Reviews came out and I think it’s safe to say that critics didn’t really have a mixed message here, as most major gaming sites have pretty much bashed this game to bits. ”It’s empty and nostalgic, meticulous and dated. More importantly, it’s hands-off. Like a museum, Colonial Marines is at its best when you’re admiring the view. The moment you attempt to reach out to interact you’re met with a barrier, reminding you that you’re there to look, not to touch.” - Hollander Cooper, GamesRadar
"The problem lies with the aliens themselves; they’re not smart enough to hunt in packs or take you by surprise, they just wilfully hurl themselves in front of your short, controlled bursts. There’s never a feeling of being outwitted or outmanoeuvred, just outraged that you’ve sat down to take on some deadly xenos in one of sci-fi’s most iconic settings and somehow ended up in the equivalent of a clunky, coin-operated shooting gallery." - Tristan Ogilvie, IGN 
“Take away the Aliens license, and you’ve got a shooter that has no reason to exist.” - Jeff Cork, GameInformer
“Unlike the movies, which relied on atmosphere, ominous sounds, and sharp surprises to frighten the bejeezus out of you, the life of these space marines is far more Doom-like. Xenomorphs in the story campaign don’t stalk you — they just lunge, which negates what made them so scary in the first place. Replace them with velociraptors, zombies, or demons, and you’d have essentially the same game.” - Chuck Osborn, Official Xbox Magazine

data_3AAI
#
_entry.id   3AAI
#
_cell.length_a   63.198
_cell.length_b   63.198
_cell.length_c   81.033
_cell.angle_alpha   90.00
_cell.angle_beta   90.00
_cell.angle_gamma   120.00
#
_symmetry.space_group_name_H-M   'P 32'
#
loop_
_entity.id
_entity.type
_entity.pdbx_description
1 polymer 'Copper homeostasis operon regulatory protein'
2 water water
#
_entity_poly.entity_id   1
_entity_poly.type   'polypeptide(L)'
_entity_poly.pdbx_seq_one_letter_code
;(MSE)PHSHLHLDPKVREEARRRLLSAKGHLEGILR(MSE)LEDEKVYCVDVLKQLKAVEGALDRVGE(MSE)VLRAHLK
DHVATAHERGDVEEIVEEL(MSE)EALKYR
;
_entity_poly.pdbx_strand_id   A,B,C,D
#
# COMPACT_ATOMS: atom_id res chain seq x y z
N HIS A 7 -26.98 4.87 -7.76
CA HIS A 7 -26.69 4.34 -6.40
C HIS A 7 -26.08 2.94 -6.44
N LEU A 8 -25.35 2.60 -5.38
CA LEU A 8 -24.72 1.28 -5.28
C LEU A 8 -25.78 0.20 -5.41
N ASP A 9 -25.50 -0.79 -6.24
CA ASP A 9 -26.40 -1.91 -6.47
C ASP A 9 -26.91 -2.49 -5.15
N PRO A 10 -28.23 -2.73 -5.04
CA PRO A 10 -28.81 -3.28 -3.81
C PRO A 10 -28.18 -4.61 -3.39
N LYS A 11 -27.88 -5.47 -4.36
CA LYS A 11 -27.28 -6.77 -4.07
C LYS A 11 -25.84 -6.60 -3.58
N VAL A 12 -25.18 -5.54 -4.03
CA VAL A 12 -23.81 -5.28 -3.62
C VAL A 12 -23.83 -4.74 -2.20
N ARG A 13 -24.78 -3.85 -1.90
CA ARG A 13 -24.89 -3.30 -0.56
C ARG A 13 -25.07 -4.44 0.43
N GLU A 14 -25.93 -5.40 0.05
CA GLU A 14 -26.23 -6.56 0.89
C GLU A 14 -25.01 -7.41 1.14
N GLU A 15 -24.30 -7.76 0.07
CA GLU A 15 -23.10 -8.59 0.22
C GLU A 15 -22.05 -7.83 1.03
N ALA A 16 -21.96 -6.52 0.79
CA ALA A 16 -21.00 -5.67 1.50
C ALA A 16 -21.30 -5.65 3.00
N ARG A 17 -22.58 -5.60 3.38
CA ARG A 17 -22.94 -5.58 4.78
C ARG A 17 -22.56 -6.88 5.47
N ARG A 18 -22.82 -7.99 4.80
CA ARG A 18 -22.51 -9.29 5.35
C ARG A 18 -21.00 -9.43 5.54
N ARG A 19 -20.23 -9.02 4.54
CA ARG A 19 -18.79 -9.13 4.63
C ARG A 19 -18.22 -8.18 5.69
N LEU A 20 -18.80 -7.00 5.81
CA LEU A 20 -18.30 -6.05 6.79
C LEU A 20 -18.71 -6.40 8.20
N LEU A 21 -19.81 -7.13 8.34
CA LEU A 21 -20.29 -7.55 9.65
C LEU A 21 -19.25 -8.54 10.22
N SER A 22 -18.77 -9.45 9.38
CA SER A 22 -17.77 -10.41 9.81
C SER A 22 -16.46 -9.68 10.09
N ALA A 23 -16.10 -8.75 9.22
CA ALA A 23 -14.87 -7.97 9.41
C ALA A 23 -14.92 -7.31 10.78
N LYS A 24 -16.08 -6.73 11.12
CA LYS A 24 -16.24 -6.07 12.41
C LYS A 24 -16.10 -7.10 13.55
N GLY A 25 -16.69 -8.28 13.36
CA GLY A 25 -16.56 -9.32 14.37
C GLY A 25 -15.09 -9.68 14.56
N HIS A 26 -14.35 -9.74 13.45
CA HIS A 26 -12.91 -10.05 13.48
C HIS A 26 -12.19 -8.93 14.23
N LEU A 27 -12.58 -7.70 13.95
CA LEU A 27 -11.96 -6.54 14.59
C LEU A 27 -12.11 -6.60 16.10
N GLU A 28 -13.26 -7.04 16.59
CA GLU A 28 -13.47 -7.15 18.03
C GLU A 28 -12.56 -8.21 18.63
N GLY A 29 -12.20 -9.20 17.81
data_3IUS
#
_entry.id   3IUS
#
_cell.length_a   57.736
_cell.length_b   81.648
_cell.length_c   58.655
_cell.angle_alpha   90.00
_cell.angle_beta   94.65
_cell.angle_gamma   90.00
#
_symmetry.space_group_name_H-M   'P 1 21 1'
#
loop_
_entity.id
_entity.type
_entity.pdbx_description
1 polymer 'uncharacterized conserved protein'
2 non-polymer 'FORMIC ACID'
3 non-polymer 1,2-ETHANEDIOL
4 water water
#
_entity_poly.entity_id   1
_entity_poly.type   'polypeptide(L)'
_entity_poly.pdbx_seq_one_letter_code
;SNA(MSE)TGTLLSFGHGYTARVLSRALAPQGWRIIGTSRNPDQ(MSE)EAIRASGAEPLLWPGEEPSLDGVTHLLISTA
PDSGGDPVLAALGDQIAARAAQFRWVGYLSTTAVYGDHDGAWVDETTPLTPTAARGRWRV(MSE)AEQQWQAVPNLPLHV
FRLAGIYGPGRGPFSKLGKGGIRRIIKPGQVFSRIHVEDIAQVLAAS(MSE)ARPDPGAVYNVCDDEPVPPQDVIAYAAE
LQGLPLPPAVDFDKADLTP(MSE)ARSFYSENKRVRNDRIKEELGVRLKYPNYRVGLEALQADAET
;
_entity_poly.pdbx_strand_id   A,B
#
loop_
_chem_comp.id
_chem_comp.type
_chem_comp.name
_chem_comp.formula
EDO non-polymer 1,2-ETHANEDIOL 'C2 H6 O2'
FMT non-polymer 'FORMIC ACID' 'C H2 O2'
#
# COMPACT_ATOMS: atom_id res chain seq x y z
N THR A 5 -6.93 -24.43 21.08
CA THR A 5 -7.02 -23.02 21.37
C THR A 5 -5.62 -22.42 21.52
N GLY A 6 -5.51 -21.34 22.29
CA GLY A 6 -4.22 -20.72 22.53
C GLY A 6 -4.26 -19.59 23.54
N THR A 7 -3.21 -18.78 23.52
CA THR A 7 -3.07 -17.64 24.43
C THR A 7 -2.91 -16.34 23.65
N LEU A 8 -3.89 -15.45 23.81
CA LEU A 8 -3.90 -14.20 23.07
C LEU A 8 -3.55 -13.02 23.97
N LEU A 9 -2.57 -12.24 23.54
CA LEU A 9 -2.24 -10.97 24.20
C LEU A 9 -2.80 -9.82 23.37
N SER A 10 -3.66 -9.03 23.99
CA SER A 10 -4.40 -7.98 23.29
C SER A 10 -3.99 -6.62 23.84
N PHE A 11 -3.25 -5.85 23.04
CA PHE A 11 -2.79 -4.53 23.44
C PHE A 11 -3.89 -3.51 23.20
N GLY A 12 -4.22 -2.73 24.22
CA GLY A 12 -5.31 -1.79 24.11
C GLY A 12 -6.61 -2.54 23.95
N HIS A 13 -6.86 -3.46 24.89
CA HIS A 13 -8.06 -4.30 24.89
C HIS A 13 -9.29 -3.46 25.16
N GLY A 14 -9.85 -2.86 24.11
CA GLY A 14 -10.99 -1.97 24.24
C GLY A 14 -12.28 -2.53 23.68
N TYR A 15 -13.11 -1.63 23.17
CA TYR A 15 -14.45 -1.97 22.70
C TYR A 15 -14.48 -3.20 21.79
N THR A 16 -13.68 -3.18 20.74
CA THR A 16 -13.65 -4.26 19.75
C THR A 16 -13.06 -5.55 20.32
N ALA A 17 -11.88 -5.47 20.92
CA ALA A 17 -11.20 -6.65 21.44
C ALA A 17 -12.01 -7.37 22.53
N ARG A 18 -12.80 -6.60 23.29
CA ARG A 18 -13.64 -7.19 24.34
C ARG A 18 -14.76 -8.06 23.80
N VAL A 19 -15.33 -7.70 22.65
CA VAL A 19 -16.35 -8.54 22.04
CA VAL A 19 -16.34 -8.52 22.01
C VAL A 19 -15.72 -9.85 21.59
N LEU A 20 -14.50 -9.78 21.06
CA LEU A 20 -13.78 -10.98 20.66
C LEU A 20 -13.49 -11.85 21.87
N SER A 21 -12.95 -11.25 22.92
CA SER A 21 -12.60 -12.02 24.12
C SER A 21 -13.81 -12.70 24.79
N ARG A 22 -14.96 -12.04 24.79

“If Gearbox’s quality scale has Borderlands 2 at one end and Duke Nukem at the other, Colonial Marines sits somewhere in the middle.” - Leon Hurley, Official PlayStation Magazine UK
“Aliens: Colonial Marines famously considers itself the canonical sequel to Aliens, but the quality of its campaign reduces such a claim to little more than arrogant posturing, as this bumbling fan fiction dares compare itself to one of the most respected science fiction horror films of the 20th century. It barely deserves a comparison with Battlefield Earth. Clocking in at just under five hours, and containing very little in the way of actual story, Colonial Marines quickly establishes itself as nowhere near notable enough to be the ‘true sequel’ it claims to be.” - Jim Sterling, Destructoid
Bottom line: Don’t fucking play this game. It’s generic, the A.I. is absolutely retarded, the graphics are acceptable at best, and it’s got an extremely short campaign experience that ends with a terribly anti-climatic ending. The only thing Colonial Marines has going for it is its use of “Aliens,” in its title, which should be the only reason why anyone would glance at this in the first place. Fans of the series may overcome a nostalgic feeling for the franchise, but it’s safe to say this isn’t even worthy of a thought.
Oh, and it should also be noted that EGM has the sole positive review I’ve seen of this title.